Moog Reports Fourth Quarter and Year End Results 2020

November 6th, 2020

East Aurora, NY -- Moog Inc. (NYSE: MOG.A and MOG.B) announced today financial results for the quarter and fiscal year ended October 3, 2020.

Fourth Quarter Highlights

·     Sales of $707 million, down 8% from a year ago;

·     GAAP diluted loss per share of ($2.40) includes $0.36 per share in pandemic-related charges and a $2.85 per share non-cash charge related to settlement accounting on the U.S defined benefit pension plan;

·     Non-GAAP adjusted earnings per share of $0.81;

·     Operating margins of 6.1% with adjusted operating margins of 8.3%; and

·     $91 million cash flow from operating activities.

Full-Year 2020 Highlights

·     Sales of $2.9 billion, down 1% from a year ago;

·     GAAP diluted earnings per share of $0.28 includes $1.68 per share in pandemic-related charges and $2.85 per share charge related to settlement accounting on the U.S defined benefit pension plan;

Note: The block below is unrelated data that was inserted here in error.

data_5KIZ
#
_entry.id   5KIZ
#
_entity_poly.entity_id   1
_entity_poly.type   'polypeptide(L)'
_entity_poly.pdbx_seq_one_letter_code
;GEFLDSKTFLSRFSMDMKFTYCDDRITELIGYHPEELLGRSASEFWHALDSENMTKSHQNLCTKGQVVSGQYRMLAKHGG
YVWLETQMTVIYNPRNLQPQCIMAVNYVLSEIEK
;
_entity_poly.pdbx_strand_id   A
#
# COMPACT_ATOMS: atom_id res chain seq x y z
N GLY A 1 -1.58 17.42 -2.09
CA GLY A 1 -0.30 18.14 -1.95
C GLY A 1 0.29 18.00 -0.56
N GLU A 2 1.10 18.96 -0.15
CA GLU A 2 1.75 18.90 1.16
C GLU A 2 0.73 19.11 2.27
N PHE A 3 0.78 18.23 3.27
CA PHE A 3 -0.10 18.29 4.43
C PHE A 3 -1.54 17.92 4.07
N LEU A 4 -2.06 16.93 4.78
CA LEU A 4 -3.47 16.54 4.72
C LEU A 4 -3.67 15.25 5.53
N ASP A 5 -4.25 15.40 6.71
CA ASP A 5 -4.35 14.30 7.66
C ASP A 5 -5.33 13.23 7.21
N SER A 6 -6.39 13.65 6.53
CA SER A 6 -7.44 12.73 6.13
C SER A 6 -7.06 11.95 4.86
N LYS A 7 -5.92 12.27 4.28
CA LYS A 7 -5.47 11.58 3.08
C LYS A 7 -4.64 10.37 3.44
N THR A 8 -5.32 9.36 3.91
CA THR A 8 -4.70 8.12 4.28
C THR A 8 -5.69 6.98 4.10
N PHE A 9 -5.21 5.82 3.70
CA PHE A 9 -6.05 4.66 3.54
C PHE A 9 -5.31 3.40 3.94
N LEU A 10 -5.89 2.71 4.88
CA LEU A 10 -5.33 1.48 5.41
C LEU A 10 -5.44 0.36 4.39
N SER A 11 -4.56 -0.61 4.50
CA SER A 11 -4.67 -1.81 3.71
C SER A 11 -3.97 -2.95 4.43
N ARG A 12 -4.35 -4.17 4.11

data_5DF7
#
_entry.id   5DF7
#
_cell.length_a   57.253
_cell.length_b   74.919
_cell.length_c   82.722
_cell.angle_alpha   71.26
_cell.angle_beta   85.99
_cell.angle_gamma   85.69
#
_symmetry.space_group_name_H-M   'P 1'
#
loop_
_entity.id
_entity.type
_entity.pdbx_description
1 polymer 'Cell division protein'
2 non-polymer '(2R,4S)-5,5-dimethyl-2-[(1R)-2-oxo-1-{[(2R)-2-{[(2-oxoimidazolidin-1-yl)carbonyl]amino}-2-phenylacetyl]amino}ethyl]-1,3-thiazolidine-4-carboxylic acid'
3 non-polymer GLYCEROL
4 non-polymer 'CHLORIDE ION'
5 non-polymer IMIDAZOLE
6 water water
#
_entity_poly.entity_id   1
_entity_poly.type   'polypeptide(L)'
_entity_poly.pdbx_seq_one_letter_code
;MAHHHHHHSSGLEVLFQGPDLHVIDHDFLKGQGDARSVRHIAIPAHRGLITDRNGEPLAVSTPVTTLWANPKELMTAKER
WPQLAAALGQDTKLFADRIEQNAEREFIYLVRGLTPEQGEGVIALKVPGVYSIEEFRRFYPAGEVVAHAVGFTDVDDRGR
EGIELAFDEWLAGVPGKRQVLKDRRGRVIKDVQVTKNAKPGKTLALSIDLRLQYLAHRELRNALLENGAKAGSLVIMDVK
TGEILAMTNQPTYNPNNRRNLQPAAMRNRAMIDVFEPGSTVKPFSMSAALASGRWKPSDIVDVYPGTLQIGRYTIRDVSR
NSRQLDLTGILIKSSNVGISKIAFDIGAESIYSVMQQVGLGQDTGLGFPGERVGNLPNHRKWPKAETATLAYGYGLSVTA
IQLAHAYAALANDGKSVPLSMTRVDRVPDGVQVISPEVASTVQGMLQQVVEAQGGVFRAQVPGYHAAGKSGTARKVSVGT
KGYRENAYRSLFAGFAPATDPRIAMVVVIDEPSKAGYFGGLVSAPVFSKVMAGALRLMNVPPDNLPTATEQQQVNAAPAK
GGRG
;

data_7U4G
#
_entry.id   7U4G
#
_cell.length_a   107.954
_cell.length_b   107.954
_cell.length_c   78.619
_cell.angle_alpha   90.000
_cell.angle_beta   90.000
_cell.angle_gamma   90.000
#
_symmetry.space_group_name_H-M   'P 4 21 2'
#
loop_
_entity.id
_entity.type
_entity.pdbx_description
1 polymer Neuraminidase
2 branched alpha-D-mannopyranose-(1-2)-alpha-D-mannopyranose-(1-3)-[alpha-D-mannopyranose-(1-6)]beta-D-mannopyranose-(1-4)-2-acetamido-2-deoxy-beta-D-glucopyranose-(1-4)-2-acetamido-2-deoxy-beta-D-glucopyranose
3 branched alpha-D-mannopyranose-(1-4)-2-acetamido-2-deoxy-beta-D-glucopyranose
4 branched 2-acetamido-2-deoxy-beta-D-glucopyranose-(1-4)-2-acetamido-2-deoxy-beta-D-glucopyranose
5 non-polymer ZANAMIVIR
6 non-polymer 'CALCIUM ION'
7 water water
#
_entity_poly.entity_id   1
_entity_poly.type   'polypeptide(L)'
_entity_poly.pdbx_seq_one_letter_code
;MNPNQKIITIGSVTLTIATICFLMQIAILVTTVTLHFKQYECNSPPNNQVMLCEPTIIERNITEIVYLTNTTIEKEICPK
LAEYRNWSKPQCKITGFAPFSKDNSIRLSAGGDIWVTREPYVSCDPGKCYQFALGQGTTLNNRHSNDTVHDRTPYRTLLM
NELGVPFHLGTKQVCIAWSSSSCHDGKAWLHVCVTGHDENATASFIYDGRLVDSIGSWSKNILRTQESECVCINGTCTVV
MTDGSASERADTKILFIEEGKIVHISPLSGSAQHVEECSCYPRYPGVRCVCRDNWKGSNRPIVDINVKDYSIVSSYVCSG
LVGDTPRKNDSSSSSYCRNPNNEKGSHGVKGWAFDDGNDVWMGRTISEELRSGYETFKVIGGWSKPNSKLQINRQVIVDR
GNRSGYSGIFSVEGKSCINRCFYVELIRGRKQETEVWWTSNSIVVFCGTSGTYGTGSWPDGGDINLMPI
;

·     Non-GAAP adjusted earnings per share of $4.81;

·     Operating margins of 7.5% with adjusted operating margins of 10.0%; and

·     $279 million cash flow from operating activities.


Fiscal 2021 Outlook


Given the considerable uncertainty around the extent and duration of business disruptions related to the pandemic, the Company is not providing guidance for fiscal year 2021.


Segment Results

Aircraft Controls segment sales in the quarter were $275 million, down 19% year over year. Military OEM aircraft sales of $129 million were 21% higher, tied to very strong F-35 Joint Strike Fighter sales which increased 59%. Military aftermarket sales of $65 million increased 27%, the result of higher sustainment activity across the full portfolio of platforms.